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Kenosha County Is A Leader In The State For Sending People To Prison – Why?

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https://doc.wi.gov/Pages/DataResearch/PrisonAdmissions.aspx

Wisconsin has sent 3,152 people to prison From April 1, 2023 to March 31, 2024. For the sake of this discussion, we are talking about “new sentences” only – not any other reason, such as probation and extended supervision revocations.

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KCE often refers to the Kenosha County DA’s office as “soft on crime.” That doesn’t sit well with Kenosha’s District Attorney, Michael Graveley (D). He believes KCE is cherry-picking data and challenged KCE to use objective data and he showed us how to look at the prison entries. Here are the numbers:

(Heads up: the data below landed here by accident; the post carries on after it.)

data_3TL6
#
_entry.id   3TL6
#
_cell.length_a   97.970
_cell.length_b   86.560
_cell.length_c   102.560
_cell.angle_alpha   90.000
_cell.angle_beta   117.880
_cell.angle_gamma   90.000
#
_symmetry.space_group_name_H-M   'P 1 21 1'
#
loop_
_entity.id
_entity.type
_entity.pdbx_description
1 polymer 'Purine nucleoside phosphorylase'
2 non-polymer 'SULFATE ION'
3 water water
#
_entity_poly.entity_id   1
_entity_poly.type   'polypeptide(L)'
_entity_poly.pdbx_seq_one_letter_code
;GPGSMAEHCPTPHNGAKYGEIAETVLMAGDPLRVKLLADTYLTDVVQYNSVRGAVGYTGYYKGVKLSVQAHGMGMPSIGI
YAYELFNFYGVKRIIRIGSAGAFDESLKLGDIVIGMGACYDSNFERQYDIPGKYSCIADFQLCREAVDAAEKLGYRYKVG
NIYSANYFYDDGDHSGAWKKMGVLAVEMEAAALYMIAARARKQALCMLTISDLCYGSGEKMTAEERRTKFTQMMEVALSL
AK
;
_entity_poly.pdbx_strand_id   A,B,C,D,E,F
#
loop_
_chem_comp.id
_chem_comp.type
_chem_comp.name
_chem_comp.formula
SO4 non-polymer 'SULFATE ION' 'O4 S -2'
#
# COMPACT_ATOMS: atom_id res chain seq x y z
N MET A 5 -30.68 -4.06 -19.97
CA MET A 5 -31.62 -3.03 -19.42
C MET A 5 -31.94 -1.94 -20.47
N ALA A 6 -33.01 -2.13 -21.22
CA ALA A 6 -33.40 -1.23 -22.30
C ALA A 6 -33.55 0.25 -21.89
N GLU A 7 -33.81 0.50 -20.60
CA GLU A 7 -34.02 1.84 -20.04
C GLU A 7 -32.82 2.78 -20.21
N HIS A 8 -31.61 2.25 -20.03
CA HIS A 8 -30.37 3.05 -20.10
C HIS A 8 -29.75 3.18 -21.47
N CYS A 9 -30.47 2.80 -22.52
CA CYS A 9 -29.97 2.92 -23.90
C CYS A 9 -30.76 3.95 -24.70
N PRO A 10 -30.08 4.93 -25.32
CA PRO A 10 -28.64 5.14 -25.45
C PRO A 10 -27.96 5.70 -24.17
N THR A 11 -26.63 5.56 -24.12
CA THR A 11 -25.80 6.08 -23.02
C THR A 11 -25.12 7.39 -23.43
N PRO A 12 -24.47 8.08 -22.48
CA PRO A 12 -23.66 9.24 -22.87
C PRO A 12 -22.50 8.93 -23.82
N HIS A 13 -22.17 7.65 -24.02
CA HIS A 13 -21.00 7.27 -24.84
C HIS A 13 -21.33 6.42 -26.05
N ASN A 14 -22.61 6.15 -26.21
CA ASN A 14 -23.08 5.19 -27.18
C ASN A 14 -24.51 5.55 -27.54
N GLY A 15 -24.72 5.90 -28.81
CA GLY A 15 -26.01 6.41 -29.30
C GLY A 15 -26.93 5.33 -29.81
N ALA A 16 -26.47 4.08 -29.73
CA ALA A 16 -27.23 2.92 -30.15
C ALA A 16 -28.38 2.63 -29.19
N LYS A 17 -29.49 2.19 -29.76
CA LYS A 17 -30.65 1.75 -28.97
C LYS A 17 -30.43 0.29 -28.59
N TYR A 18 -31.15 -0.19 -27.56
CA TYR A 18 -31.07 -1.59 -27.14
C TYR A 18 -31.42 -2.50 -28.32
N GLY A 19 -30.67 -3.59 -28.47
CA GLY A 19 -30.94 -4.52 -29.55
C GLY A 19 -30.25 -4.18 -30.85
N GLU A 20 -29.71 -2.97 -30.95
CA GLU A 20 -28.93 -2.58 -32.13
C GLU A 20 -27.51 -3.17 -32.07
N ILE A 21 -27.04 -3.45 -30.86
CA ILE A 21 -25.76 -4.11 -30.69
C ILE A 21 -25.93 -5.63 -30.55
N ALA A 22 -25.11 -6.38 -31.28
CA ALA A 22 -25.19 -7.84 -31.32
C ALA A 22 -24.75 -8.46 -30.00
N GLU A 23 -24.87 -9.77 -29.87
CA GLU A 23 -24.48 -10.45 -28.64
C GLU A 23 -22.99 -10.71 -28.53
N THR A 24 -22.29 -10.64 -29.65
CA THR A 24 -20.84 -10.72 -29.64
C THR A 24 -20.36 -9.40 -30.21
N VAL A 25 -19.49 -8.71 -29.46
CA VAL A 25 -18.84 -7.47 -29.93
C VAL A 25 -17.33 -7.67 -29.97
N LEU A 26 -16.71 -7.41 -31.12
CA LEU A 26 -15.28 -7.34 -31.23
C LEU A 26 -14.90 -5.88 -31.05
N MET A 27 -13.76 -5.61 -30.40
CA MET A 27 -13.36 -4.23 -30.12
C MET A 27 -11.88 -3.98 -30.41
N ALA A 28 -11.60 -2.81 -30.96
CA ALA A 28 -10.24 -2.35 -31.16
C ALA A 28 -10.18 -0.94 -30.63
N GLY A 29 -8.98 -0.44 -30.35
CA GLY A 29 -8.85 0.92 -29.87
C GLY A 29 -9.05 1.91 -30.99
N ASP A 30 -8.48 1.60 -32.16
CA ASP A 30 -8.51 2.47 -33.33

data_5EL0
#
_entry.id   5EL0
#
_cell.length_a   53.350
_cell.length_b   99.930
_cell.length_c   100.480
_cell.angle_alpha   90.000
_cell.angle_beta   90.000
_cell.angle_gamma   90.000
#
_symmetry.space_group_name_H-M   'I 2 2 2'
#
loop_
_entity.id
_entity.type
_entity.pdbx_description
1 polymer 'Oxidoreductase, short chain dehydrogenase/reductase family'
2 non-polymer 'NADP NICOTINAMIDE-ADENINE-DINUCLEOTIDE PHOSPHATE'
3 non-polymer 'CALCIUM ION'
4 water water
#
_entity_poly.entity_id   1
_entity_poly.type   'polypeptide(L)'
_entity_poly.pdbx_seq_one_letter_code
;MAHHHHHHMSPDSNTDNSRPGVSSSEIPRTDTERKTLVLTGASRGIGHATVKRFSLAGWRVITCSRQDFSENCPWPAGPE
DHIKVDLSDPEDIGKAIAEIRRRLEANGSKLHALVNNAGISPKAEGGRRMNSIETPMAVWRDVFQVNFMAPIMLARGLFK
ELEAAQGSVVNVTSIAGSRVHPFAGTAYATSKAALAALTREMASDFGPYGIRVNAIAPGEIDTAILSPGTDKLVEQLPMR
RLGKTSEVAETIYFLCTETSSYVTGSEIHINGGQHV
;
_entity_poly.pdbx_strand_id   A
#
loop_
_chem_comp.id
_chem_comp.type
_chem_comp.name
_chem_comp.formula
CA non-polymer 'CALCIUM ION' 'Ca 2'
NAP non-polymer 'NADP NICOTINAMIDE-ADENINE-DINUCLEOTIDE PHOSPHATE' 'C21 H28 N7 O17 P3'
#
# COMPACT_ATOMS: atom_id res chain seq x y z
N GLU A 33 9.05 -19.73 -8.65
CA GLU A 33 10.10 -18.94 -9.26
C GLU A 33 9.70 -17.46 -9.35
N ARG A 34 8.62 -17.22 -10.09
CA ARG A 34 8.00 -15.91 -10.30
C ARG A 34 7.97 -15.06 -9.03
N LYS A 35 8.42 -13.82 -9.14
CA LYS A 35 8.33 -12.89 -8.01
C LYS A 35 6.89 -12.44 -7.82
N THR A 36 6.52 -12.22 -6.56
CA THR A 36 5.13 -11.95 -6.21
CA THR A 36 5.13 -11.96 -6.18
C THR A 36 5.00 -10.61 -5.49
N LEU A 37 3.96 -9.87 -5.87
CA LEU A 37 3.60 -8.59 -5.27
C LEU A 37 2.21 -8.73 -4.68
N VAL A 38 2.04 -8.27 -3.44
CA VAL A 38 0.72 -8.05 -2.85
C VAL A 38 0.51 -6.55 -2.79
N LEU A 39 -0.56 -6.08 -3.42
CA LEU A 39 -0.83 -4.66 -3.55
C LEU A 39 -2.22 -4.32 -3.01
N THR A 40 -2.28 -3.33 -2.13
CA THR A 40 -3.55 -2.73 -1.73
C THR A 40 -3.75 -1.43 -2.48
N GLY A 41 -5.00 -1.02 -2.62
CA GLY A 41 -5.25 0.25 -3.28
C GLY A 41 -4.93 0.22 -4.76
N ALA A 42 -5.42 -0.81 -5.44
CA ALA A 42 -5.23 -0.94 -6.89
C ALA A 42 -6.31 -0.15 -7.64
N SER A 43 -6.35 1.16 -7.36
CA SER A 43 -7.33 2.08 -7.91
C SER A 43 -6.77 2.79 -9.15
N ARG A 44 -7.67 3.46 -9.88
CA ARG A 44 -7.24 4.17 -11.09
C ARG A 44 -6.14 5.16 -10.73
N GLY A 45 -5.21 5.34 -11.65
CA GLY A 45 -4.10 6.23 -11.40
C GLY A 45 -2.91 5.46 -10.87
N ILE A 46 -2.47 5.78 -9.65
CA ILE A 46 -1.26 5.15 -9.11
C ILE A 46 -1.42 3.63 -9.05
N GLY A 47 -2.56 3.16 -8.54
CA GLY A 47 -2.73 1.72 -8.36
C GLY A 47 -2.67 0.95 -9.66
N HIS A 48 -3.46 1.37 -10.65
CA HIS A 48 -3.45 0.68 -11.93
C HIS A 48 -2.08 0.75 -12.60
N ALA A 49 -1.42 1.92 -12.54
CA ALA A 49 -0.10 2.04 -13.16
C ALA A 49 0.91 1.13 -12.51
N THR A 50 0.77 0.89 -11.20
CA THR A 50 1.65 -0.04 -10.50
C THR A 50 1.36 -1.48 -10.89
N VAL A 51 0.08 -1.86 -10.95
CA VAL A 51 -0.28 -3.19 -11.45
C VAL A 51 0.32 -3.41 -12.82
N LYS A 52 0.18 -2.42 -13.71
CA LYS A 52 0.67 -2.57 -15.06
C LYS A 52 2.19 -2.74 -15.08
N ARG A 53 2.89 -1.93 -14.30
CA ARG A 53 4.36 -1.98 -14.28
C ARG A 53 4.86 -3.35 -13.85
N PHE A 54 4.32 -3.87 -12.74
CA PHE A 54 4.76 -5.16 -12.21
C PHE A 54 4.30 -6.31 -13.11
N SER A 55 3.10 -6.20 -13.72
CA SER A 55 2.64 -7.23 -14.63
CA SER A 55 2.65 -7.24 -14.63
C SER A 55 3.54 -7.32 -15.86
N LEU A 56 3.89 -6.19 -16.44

Top 10 Populous Counties in Wisconsin

Kenosha County is #1, per capita, in sending folks to prison for the last year per DOC’s data. That is the objective data. The question is “Why?” To answer this question, we asked the DA’s office, the Kenosha Police Department, and the Kenosha Sheriff’s Department – the County’s two largest departments, and Kenosha’s Defense attorneys. We also spoke to one of DA Graveley’s seasoned ADAs.

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Sgt Colin Coultrip – Kenosha County Sheriff’s Department Spokesman
(File Photo By Kevin Mathewson, Kenosha County Eye)

Kenosha County Sheriff